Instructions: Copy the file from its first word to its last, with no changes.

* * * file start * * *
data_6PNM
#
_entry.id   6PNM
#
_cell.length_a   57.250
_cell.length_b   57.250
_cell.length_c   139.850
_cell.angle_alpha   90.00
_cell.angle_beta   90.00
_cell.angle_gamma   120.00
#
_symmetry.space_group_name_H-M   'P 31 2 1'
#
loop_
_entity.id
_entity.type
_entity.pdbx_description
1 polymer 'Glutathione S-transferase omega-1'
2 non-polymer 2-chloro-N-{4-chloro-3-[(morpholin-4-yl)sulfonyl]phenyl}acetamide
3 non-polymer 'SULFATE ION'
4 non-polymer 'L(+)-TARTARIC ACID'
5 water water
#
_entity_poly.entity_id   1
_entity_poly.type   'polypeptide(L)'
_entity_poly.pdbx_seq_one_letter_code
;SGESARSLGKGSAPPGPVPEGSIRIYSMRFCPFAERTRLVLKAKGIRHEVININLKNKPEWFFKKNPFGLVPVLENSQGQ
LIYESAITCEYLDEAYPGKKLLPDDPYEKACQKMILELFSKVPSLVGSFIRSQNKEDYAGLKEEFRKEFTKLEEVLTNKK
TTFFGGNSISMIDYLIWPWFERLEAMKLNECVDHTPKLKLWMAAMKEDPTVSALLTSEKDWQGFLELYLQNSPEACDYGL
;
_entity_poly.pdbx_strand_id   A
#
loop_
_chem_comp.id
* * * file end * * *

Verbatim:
data_6PNM
#
_entry.id   6PNM
#
_cell.length_a   57.250
_cell.length_b   57.250
_cell.length_c   139.850
_cell.angle_alpha   90.00
_cell.angle_beta   90.00
_cell.angle_gamma   120.00
#
_symmetry.space_group_name_H-M   'P 31 2 1'
#
loop_
_entity.id
_entity.type
_entity.pdbx_description
1 polymer 'Glutathione S-transferase omega-1'
2 non-polymer 2-chloro-N-{4-chloro-3-[(morpholin-4-yl)sulfonyl]phenyl}acetamide
3 non-polymer 'SULFATE ION'
4 non-polymer 'L(+)-TARTARIC ACID'
5 water water
#
_entity_poly.entity_id   1
_entity_poly.type   'polypeptide(L)'
_entity_poly.pdbx_seq_one_letter_code
;SGESARSLGKGSAPPGPVPEGSIRIYSMRFCPFAERTRLVLKAKGIRHEVININLKNKPEWFFKKNPFGLVPVLENSQGQ
LIYESAITCEYLDEAYPGKKLLPDDPYEKACQKMILELFSKVPSLVGSFIRSQNKEDYAGLKEEFRKEFTKLEEVLTNKK
TTFFGGNSISMIDYLIWPWFERLEAMKLNECVDHTPKLKLWMAAMKEDPTVSALLTSEKDWQGFLELYLQNSPEACDYGL
;
_entity_poly.pdbx_strand_id   A
#
loop_
_chem_comp.id